In Ontario, there are two bodies of law which must be considered in respect to misrepresentations: contract and tort.
If the misrepresentation is serious enough, then the victim may be able to repudiate the contract and have it either declared void (from the outset) or terminated.
This is the case with innocent, negligent and fraudulent representations.
The appropriate measure of damages is the amount necessary to place the injured party in the same position as if the contract had been performed.
There are no punitive damages or special damages.
If the misrepresentation is serious enough, then the victim may be able to claim damages, but only in the case of negligent and fraudulent misrepresentations. There is no remedy in the case of innocent misrepresentations (unlike the law of contracts).
Damages here are designed to rectify, repair or replace the loss sustained by the injured party.
Punitive damages and special damages may be awarded.
In any given fact situation, a plaintiff must now sue in both contract and tort. A plaintiff will be put to their election as to whether they wish damages to be measured on the basis of either contract or tort (but, not both). This election takes place at the end of the trial. This principle was established by the Supreme Court of Canada in BG. Checo v. B.C. Hydro (1993).
The law here is quite clear. The Supreme Court of Canada considered this matter in Queen v. Cognos (1993). The Court established a 5 part test in terms of the criteria for negligent misrepresentations:
1. There must be a duty of care based on a special relationship between the representor and the representee;
2. The representation in question must be untrue, inaccurate or misleading;
3. The representor must have acted negligently in making said representation;
4. The representee must have relied, in a reasonable manner, on said negligent misrepresentation;
5. The reliance must have been detrimental to the representee in the sense that damages resulted.
So, without a special relationship, there is no duty. And, if there is no duty, then there can be no actionable wrong.
The statement needs to be factually wrong.
The person needs to act negligently. That means falling below the standard of care expected of a person in that capacity.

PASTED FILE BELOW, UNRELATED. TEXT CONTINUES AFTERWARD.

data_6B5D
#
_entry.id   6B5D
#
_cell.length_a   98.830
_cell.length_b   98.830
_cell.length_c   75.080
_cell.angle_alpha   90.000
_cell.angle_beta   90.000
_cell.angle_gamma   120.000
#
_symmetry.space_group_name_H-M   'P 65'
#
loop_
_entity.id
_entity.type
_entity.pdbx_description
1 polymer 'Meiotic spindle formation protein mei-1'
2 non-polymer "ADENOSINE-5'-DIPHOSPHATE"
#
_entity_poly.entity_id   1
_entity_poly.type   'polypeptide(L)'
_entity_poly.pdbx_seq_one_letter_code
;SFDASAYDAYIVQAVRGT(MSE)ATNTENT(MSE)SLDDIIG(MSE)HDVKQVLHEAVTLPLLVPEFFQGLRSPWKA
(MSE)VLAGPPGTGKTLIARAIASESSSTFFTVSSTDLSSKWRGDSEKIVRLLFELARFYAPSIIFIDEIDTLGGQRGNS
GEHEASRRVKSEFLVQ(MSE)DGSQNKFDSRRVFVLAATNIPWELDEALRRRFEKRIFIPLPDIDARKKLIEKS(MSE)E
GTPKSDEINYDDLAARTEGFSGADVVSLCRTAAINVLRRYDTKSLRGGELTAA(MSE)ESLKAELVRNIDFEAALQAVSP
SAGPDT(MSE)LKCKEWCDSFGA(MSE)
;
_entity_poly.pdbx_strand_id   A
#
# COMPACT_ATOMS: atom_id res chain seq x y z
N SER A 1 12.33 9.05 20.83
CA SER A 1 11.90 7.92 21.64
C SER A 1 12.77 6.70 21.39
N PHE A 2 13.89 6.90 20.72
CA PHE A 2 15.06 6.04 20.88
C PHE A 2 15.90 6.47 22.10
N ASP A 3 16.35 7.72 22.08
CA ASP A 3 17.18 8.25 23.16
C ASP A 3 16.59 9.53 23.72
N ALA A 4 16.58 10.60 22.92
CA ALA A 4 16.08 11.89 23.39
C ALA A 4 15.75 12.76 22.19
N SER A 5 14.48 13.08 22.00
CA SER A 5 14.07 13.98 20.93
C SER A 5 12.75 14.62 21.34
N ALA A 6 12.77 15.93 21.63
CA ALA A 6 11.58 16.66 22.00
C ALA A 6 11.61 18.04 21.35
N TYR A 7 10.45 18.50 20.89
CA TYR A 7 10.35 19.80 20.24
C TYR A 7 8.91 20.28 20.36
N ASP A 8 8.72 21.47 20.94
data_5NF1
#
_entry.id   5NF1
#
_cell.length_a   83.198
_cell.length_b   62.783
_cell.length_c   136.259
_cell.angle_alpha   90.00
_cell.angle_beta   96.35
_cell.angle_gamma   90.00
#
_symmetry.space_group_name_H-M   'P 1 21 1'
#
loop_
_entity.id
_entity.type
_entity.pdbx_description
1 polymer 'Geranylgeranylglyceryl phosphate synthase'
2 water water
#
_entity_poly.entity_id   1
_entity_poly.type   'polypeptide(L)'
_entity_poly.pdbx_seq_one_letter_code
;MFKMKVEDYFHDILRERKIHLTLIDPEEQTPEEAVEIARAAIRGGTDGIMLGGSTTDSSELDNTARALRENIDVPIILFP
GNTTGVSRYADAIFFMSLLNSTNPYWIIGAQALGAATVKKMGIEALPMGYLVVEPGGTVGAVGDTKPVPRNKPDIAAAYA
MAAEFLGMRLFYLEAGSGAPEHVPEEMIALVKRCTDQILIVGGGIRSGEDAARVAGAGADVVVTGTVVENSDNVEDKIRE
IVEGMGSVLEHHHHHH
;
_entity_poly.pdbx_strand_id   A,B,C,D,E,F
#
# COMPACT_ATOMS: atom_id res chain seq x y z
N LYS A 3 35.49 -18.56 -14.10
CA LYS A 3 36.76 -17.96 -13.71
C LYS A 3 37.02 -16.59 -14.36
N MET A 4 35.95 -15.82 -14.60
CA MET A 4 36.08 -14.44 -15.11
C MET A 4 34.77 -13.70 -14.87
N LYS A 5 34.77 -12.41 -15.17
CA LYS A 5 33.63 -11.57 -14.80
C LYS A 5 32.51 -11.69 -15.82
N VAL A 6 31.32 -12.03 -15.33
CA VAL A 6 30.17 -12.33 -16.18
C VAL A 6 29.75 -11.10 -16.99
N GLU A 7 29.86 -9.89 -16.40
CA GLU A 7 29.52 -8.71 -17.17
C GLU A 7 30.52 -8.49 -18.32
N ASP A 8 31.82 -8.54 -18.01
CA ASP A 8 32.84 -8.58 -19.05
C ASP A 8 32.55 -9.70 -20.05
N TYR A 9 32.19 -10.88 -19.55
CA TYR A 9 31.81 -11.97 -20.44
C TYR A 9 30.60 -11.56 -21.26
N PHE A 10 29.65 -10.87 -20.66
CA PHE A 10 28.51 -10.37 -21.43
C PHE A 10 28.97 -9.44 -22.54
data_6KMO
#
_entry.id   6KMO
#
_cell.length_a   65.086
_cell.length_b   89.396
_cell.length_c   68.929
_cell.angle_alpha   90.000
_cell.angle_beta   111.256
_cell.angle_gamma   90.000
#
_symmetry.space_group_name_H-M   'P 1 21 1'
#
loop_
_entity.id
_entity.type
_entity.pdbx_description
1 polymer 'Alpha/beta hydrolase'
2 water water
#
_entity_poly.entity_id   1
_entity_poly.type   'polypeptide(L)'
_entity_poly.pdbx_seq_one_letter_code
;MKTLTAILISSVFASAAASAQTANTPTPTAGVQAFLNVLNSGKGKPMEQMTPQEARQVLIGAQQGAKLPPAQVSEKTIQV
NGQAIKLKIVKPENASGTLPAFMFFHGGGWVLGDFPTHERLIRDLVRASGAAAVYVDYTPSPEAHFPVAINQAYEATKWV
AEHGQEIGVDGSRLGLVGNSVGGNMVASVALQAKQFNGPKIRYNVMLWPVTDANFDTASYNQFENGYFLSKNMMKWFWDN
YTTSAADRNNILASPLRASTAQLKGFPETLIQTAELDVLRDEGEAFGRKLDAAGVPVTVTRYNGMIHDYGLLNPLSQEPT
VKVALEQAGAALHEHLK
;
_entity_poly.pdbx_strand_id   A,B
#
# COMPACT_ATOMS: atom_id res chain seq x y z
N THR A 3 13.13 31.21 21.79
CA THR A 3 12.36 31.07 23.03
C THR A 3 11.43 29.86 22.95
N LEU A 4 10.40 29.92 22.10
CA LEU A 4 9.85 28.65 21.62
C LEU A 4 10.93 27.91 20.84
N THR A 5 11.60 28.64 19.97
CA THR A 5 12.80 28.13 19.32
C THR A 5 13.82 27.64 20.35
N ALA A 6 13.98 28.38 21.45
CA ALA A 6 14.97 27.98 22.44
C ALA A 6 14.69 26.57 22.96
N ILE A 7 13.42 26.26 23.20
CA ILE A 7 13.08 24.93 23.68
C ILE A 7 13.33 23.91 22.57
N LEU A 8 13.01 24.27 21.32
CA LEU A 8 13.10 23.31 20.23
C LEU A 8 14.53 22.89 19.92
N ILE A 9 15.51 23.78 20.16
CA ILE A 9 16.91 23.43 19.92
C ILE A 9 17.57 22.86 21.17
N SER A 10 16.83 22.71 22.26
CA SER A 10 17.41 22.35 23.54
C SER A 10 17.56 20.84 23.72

From the victim’s perspective, they must have believed such a statement to be true and they must have relied on it.
In addition, there had to be a bad or unfortunate result. Otherwise, there is no actionable wrong. We have a “mis-step”, but we don’t have negligence until there is an injury or damage of some kind.
Courts have determined that a vendor has a duty and is in a special relationship with a purchaser in respect to the sale of a property under an agreement of purchase and sale. In addition, both agents have statutory and common law duties. Consequently, they have a special relationship too.
Let’s assume that the vendor conceals or misrepresents the matter of water leakage in the basement. This is clearly wrong. But, since the vendor knew that there may have been some leakage but failed to properly investigate, this representation is made carelessly. However, a careless statement is not a negligent statement until all 5 criteria are established.
Let’s assume further that the purchaser had his own home inspector examine the premises. The home inspector says that there is water leakage.
Courts at this point will likely say to the purchaser (victim of the false statement), that it was unreasonable to have accepted the uninformed view of the vendor rather than the independent third party opinion of the professional home inspector. Since there was no reliance, then there is no remedy.
Also, the purchaser in order to have a claim, must sustain damages. That means he must buy the property and then discover that there is water leakage. If nothing happens, then there is no “negligent misrepresentation”.
This area of the law can be tricky, so it would be wise to contact a lawyer or a solicitor practising in the real estate for advice in these situations.
Brian Madigan LL.B., Broker